5 Reasons Why Conscious Business Beats CSR

When companies plan to contribute to the greater good, they like to refer to their Corporate Social Responsibility (CSR). When… They then point out that for them doing business is not just about increasing financial Key Performace Indicators (KPI) such as sales, profits, and returns, but also taking care of society and the environment – often times, however, they forget to mention that first the financial KPIs have to “allow it”. Because only then CSR can be afforded, and in general, CSR must financially be worth it.

The idea of modern Corporate Social Responsibility dates back to the last century: After the years of economic miracles, the first initiatives emerged in the 1970s, which called for consideration of the costs of economic action for the environment and society. By the 1990s at the latest, the CSR movement was gaining momentum, and companies began to publish a CSR report every year in addition to a financial report. Today, no respectable company can afford to be unconcerned about its continued responsibility towards people and the environment and to making a positive contribution to the development of the world. But can that really work with a CSR way of thinking?

Representatives of the Conscious Capitalism movement, for example, see CSR as critical. Managers and employees in a Conscious Business have to think and act differently: They place the environment, fellow human beings and all stakeholders at the center of all their actions and decisions. Only in this way is it possible to truly derive one’s actions from a responsibility to act, and not just an increase in financial KPIs. What does this mean for a company? Here are 5 key differences between a CSR oriented thinking and acting and the general thinking and acting in a Conscious Business:

  1. While from a CSR perspective, shareholders have to make a sacrifice for society, a Conscious Business involves naturally all stakeholders.
  2. While CSR is often seen as a burden, it goes without saying that a Conscious Business involves all potential synergies of doing business in ways that improve living conditions and at the same time contribute to the financial success of the company.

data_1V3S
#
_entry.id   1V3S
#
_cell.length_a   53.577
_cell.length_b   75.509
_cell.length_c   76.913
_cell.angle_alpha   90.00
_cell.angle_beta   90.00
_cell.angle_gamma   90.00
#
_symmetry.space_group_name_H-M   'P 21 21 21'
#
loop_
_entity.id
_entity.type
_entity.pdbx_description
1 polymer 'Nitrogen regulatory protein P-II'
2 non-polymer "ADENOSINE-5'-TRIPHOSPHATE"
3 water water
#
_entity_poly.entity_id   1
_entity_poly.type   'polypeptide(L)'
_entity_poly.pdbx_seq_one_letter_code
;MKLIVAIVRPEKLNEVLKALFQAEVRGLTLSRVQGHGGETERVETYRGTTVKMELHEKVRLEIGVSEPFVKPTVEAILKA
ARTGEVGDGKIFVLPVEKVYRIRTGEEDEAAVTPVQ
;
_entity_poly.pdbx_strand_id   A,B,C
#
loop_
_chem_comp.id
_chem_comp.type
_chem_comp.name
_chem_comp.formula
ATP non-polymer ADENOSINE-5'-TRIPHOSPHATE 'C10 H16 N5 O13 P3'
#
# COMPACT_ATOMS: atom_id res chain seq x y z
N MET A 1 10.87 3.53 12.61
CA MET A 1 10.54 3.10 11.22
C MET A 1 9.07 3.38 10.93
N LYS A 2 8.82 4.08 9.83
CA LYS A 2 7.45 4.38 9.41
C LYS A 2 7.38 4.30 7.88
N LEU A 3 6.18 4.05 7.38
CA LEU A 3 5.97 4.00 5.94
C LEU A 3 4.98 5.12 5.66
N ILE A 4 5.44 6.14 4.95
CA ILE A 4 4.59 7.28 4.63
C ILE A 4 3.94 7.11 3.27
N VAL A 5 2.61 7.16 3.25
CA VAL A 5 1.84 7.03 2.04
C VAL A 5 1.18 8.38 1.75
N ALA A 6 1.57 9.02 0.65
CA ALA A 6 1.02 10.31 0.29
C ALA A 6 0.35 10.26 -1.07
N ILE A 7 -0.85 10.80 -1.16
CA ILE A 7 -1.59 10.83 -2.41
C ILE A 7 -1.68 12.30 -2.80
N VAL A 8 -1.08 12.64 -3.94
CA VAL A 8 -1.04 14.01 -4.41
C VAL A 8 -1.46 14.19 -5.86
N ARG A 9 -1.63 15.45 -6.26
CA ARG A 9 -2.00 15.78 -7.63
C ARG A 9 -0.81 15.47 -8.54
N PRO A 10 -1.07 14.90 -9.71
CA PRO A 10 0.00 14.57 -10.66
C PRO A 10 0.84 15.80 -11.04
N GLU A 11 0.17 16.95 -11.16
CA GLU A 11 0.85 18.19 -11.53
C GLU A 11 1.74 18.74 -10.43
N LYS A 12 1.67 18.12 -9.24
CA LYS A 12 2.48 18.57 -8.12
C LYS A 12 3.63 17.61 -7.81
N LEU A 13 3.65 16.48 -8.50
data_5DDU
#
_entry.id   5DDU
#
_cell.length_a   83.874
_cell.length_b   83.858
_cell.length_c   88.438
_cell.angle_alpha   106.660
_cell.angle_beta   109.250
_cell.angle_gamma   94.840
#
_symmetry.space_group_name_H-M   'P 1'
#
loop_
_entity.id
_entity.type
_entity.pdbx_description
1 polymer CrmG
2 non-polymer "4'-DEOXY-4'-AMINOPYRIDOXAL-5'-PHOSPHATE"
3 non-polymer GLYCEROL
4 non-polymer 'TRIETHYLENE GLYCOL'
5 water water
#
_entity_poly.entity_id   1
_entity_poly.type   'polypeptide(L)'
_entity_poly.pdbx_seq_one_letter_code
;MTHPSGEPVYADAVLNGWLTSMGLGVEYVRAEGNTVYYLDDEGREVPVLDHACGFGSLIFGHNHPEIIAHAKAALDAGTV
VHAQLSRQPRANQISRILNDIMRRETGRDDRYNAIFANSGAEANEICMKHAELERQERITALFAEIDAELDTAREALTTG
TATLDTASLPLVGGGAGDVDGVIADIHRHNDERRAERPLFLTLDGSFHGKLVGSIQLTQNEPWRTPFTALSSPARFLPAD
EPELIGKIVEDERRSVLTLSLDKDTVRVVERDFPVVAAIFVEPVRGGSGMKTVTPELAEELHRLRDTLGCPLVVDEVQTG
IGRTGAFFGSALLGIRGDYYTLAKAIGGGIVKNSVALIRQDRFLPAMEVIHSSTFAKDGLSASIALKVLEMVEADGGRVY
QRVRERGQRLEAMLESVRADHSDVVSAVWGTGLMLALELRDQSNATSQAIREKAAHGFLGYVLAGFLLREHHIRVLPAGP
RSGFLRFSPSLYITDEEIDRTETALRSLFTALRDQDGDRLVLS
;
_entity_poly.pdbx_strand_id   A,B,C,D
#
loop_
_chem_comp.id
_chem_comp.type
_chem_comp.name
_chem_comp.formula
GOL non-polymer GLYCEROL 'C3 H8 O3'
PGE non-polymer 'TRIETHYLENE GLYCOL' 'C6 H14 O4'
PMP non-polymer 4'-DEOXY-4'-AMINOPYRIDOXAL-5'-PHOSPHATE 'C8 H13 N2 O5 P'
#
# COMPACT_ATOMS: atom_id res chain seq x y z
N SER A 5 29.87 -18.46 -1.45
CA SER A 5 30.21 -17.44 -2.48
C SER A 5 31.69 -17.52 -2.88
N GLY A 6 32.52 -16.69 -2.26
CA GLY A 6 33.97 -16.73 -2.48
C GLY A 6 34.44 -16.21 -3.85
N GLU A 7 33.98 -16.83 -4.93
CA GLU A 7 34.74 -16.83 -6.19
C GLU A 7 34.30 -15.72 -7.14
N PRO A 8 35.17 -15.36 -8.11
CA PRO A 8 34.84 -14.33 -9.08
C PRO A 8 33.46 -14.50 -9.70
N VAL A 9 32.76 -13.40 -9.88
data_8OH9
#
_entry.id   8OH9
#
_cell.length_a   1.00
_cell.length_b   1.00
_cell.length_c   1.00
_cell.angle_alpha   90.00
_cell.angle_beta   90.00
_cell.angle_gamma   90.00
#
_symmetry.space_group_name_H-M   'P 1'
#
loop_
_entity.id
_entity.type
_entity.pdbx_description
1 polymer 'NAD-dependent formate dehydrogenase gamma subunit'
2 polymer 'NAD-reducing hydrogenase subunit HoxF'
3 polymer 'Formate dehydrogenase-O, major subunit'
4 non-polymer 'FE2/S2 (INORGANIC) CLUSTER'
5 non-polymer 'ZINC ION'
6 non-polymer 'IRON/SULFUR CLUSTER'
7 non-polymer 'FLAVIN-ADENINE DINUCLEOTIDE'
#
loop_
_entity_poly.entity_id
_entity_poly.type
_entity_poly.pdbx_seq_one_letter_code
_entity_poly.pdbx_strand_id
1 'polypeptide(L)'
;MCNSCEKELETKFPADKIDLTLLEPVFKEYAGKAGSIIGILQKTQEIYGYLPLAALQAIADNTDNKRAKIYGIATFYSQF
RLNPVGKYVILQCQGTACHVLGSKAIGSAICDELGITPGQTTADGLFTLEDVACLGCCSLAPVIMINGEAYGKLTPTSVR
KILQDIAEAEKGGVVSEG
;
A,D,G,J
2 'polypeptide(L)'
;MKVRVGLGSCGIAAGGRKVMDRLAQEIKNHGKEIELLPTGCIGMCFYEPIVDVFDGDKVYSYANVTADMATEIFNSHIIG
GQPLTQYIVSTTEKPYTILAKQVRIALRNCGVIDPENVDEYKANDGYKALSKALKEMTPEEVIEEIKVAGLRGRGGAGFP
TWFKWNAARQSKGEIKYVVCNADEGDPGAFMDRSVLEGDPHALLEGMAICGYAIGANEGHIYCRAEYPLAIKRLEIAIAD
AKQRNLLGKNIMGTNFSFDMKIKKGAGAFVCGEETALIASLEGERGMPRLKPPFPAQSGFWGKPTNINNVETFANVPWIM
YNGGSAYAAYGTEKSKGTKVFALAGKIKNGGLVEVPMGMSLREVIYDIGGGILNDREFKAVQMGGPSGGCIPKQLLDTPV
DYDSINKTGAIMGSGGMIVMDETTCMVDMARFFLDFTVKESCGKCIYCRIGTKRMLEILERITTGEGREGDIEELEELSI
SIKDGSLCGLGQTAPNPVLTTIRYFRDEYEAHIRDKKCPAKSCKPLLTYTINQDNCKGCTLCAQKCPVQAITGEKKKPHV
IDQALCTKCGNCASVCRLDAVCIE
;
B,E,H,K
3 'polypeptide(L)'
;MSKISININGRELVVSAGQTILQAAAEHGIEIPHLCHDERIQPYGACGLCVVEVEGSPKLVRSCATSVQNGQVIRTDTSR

3. While CSR is often added to a traditional business model (literally in its own department or as part of Public Relations), the core elements of a Conscious Business such as Higher Purpose and Stakeholder Integration are at the center of all action and an integral part of any department and position.
  4. While CSR can be independent of the purpose of the business as well as the corporate culture, a Conscious Business also requires a corresponding caring culture as well as a conscious form of leadership.
  5. While CSR can be used for the purpose of “green washing”, a Conscious Business requires an authentic commitment to its goals such as stakeholder integration, conscious culture, management and leadership as well as the pursuit of a higher purpose.

The Conscious Capitalism movement was inspired by the book of the same title by John Mackey (founder of Whole Foods Markets) and Raj Sisodia (professor at Babson College). It strictly puts humans into the center of doing business and calls for a consistent rethinking and acting in the sense of a future-oriented economy: Sustainable in the sense of protecting planet earth as well as future-proof in the financial sense for the enterprise. Ultimately, companies can provide the spaces and tools that allow each individual to make their positive contribution to the world. The Earth itself does not care how people behave on it – it already existed billions of years before humans and will continue to do so for an endless number of years to come. But humans can no longer care less about their actions. In this sense, Conscious Business is a logical next step after CSR to enable peaceful and healthy survival on our planet for many future generations to come.

P.S.: On Sept. 23rd 2019 the “2. Conscious Capitalism European Conference” is going to take place in Berlin. Among others John Mackey und Raj Sisodia will be present.

P.P.S.: All Master International Business Students at MBS visit a compulsory course in Conscious Business where we talk about the background, framework as well as many best practices in a future oriented conscious way of doing business.

Source:

Mackey, John and Raj Sisodia (2014): Conscious Capitalism – Liberating the Heroic Spirit of Business, Boston

Prof. Dr. Christian Schmidkonz
About Prof. Dr. Christian Schmidkonz 41 Articles
Christian Schmidkonz, Professor for Asian-Pacific Business Studies at Munich Business School, is Academic Program Director of the Master International Business study program. His academic focus is on Business in China and Entrepreneurship. After studying economics at the Ludwig-Maximilians-University in Munich and graduation at the Mercator School of Management of the University Duisburg-Essen, Schmidkonz worked as senior consultant for the region of “Greater China”. Schmidkonz is a partner of the THINK!DESK China Research & Consulting and works as an analyst on topics around Taiwan.